Friday, November 5, 2010

Lago Atitlan

Daryll writes:

We hadn’t been on the bikes for just over 2 weeks and it was good to be back in the saddle.  The route between Xela and Panajachel on Lago Atitlan was on the Pan American Highway and was a fabulous smooth dual lane highway at the start of the day.  It progressively got worse and in many spots, the highway was diverted to the opposite side of the road and now turned into a single lane obstacle course.  Much of the Pan American was destroyed due to the massive landslides both Mexico and Guatemala suffered about a month ago.  If this is what the Pan American Highway looked like, I don’t even want to think what the other secondary or country roads look like.

On the way to Panajachel which is located on one of the 3 largest lakes in Guatemala and surrounded by 3 volcanoes (non-active), we dropped from an elevation of 2,999m/9,839ft to 1,589m/5,213ft in under 45 minutes.  The road leaving the Pan American down to Panajachel was a steep, twisty, pot-holed road and was slow going.  There were some freshly paved sections though, but this didn’t last for long.  We spent 2 days in Panajachel and wondered around visiting the lake several times during the course of the day and evening to try and get a cloud-free view of the volcanoes situated on the other side of the lake.  I also managed to get some bike maintenance in by checking and tightening all the bolts and cleaning and lubing the chains.  We were originally going to camp; however after inquiring about the cost of camping thought better of it and managed to get a hotel for the same price and only a block away from the lake.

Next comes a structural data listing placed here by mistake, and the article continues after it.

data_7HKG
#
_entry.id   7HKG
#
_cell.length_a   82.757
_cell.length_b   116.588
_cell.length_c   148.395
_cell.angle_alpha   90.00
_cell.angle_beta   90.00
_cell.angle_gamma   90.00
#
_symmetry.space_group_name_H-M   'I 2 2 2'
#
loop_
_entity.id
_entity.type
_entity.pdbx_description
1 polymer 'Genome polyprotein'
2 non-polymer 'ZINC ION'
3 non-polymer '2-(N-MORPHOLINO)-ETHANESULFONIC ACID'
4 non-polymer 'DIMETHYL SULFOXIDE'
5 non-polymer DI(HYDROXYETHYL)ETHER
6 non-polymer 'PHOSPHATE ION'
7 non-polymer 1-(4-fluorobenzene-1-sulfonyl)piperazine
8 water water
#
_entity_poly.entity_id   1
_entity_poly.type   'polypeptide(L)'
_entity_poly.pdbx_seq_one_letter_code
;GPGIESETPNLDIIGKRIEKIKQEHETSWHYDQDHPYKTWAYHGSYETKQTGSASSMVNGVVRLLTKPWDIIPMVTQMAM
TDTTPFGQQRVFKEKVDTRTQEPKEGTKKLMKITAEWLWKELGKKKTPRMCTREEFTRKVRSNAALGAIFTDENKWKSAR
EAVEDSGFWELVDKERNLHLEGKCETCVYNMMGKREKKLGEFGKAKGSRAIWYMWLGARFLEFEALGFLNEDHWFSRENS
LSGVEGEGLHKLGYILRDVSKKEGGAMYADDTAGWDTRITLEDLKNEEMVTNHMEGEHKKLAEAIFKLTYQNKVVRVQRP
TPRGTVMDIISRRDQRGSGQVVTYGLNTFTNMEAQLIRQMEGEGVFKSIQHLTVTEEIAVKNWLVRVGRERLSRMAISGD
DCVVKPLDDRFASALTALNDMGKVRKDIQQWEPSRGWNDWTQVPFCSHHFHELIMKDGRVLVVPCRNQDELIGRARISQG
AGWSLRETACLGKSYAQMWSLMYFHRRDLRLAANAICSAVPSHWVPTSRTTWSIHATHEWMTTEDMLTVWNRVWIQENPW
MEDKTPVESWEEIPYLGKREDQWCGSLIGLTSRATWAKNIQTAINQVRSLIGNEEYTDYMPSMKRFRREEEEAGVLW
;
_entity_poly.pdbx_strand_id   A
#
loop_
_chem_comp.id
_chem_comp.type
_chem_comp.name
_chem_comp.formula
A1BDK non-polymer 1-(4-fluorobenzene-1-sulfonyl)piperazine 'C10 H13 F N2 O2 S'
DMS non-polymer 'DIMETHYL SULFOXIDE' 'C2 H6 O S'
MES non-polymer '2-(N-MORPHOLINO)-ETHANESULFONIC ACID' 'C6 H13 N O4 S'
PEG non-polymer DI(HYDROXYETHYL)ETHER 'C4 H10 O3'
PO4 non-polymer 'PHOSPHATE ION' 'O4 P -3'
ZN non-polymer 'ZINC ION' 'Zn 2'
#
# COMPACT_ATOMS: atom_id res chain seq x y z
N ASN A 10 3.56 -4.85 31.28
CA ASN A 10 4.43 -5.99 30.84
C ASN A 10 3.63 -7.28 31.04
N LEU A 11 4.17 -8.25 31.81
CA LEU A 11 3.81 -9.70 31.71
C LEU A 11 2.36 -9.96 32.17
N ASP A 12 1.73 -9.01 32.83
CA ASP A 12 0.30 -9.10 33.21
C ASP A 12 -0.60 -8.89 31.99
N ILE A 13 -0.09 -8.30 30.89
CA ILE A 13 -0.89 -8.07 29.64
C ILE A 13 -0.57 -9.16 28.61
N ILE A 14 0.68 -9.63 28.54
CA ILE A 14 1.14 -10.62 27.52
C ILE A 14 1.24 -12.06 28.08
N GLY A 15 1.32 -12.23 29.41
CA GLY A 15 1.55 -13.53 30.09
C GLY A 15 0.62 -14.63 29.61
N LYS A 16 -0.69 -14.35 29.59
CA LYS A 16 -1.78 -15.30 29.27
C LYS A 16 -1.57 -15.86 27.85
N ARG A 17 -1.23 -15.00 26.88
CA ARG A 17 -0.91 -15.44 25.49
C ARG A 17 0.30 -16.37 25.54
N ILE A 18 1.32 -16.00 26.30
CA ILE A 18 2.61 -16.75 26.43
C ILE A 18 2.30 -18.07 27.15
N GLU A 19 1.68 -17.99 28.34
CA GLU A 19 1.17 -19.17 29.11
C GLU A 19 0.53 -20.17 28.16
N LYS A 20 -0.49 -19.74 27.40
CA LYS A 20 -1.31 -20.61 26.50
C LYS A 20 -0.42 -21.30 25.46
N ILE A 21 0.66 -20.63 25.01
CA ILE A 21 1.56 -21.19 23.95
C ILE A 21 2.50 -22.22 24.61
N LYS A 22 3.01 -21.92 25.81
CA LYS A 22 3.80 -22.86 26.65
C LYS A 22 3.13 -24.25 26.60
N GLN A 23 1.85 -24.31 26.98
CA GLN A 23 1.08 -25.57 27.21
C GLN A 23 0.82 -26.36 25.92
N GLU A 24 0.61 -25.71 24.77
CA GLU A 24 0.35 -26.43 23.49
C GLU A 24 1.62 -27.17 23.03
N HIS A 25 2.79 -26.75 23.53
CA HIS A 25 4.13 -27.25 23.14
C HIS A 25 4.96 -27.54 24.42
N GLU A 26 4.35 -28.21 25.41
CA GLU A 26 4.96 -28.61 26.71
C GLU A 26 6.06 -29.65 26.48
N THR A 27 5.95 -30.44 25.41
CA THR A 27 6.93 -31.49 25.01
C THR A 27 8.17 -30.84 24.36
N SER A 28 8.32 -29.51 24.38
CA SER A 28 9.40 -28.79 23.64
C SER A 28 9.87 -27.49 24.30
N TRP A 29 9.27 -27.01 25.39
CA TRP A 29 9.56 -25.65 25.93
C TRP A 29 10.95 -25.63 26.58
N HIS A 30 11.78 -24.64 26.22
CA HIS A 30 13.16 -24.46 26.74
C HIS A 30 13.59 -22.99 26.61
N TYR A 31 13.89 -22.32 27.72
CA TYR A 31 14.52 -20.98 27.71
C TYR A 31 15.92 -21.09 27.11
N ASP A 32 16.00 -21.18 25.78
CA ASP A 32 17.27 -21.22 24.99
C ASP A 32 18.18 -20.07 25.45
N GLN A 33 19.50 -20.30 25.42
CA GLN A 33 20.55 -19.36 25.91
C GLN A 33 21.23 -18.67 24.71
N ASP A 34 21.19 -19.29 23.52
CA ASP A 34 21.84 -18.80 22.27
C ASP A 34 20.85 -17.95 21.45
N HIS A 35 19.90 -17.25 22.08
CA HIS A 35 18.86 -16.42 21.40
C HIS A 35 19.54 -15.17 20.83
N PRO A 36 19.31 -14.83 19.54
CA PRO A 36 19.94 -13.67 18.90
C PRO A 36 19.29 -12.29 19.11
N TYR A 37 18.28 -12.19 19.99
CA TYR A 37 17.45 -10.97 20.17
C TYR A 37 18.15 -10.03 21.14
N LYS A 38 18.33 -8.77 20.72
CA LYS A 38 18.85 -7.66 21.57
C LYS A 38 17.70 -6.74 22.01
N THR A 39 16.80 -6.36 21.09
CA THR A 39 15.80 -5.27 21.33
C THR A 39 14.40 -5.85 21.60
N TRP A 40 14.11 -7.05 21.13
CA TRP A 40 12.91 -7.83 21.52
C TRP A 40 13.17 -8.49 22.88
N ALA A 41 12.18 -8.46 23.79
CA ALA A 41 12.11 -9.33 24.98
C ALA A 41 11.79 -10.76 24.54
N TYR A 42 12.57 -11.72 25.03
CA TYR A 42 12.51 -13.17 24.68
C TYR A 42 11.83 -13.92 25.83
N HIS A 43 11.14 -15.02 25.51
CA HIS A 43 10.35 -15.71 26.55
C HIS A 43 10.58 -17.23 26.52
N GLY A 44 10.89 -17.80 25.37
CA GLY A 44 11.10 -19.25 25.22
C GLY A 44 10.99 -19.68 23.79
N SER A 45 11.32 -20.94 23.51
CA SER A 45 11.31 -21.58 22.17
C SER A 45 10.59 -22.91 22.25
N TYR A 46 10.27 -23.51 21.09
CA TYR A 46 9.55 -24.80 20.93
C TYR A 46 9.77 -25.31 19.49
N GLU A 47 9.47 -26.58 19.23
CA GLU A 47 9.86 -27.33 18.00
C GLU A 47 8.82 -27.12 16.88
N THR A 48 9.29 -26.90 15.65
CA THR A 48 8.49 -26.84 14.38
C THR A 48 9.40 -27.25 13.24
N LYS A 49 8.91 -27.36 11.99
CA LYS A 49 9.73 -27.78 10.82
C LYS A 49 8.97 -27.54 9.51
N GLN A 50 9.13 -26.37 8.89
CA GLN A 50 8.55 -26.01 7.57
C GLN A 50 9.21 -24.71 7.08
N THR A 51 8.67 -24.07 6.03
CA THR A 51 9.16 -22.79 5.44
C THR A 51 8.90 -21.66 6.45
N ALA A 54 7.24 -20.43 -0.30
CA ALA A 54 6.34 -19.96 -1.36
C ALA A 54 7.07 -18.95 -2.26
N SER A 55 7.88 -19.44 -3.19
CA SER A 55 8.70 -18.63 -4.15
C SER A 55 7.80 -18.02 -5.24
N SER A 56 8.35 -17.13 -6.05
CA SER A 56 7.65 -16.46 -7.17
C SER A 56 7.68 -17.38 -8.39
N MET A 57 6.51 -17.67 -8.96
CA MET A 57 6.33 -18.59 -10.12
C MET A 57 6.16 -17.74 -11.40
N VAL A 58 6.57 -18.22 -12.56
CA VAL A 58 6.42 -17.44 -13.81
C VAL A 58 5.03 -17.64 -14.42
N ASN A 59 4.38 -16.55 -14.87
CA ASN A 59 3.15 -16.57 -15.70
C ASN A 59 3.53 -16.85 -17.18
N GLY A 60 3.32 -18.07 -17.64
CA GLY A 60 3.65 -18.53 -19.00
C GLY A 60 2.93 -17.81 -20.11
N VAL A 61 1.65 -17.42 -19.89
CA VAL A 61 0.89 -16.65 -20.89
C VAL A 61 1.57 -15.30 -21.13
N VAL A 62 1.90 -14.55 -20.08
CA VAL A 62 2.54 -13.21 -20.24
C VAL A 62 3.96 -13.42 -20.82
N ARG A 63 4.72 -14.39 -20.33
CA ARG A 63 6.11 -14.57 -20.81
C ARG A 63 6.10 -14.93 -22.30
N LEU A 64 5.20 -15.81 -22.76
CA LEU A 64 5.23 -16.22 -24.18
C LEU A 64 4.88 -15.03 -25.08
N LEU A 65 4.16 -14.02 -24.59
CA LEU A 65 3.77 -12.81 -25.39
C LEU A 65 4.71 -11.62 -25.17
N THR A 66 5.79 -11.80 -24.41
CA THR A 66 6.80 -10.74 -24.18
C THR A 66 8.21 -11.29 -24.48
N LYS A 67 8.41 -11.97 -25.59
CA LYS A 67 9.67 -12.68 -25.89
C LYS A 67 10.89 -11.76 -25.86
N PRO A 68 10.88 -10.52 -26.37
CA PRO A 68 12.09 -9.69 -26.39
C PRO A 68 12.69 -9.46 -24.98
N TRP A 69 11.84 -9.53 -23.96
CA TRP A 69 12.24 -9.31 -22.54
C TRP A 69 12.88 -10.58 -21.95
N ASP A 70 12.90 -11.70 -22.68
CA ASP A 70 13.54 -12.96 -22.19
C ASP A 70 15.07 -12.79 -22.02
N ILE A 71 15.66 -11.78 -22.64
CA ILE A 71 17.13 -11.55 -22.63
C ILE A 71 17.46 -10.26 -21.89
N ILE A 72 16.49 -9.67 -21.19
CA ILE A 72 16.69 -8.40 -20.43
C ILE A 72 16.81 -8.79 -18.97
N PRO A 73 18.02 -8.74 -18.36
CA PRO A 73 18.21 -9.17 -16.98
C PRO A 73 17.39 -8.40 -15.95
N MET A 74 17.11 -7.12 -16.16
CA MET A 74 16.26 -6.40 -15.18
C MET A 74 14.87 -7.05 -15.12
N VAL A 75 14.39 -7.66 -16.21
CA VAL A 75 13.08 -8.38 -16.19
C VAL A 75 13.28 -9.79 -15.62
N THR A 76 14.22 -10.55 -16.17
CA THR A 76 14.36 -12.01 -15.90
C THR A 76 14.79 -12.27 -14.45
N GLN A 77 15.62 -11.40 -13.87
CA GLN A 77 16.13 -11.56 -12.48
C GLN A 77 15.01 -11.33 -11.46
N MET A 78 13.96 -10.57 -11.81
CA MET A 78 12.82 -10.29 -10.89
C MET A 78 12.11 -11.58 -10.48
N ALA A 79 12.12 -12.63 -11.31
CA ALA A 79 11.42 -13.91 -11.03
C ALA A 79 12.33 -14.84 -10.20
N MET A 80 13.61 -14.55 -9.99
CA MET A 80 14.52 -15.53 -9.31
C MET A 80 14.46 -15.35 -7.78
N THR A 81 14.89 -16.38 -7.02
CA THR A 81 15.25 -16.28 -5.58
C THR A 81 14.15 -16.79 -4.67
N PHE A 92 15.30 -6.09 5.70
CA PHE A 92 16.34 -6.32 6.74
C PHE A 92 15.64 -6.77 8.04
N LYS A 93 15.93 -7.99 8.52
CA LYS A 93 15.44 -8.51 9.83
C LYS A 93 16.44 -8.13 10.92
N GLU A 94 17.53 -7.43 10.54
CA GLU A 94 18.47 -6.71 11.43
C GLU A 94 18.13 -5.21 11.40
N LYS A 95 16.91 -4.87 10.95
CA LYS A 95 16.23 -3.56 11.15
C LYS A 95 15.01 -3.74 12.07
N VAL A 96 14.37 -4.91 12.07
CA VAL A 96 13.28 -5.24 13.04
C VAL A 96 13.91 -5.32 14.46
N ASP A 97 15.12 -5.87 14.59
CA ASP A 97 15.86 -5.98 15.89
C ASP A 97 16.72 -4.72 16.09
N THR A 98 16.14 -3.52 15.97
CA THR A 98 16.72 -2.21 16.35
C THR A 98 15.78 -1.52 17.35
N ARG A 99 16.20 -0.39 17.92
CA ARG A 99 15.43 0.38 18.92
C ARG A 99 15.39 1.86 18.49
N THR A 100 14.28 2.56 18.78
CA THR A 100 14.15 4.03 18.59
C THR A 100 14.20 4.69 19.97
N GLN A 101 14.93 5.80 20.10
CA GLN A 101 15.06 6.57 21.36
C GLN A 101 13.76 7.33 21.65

Volcan San Pedro
Sunset over Lago Atitlan
Over the last few weeks, I have been corresponding with a couple from Salt Spring Island, BC, who are also doing a similar trip (Naomi & Alberto – Taking the Road South) and riding 2 BMW F800GS’s, so we planned to meet up. We missed each other earlier in the day, but finally got together for dinner and it was great talking to them about their experiences.  They are such a fun pair.  We hope to meet up with them again in Antigua and I’m sure our paths will cross several times over the next few months.

Naomi & Alberto
Since leaving Xela, I feel that we are on a whole new trip due to the amount of Spanish both Ang. and I have picked up.  We are better able to communicate and ask the questions that we need, whether it be directions or even reading a menu, and I’m sure that the more practice we get in, the better we will become.  I have even got to the point where I can joke around with either street vendors or waiters that are pestering us to either buy their merchandise or visit their restaurant and we all have a good laugh at the end.

Now being on the road in Guatemala for a few days now, I can swear that Guatemaltecos are the worst drivers that we have encountered thus far.  All drivers have a death wish especially the bus and taxi drivers.  They have no hesitation in cutting you off, passing on blind corners and accelerating when there are clearly warning signs indicating one to slow down. 

After Panajachel, we got back on the Pan American to head to Antigua.  As we had set out pretty early in the morning, it was foggy out and we could barely see 100m in front of us; so it was slow going.  We had to keep our visors open as they would constantly mist up, which meant that it was really cold.  On the way to Antigua, passing through one of the towns, I caught footage of this, it is not everyday that you see bus passengers climb out the back of a bus.

oneworld2explore - vid 3 from Daryll Naidu on Vimeo.

New photos added to the Guatemala photo album.
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  1. Wow that's a different way to exit a bus!! I'm sure the stories will get to be much more interesting the further you travel. Love the blog, wishing you safe and exciting travels...Tanis.

  2. Greg writes, I am a huge fan of Valconoes so the more pics of them the better. Ride safe as I have a feeling the drivers will get worse! LOL.. Greg and Jill

  3. That is a new definition of move to the back of the bus......Ha.

  4. Yeah, those chicken buses are pretty crazy. There's a porter/money taker on each bus that runs up the ladders attached to the back to carry luggage up and down and this is happening while the bus is moving. I saw one guy carry 4 folding chairs up to the top to store them! More volcanoes pics coming tonight or tomorrow:)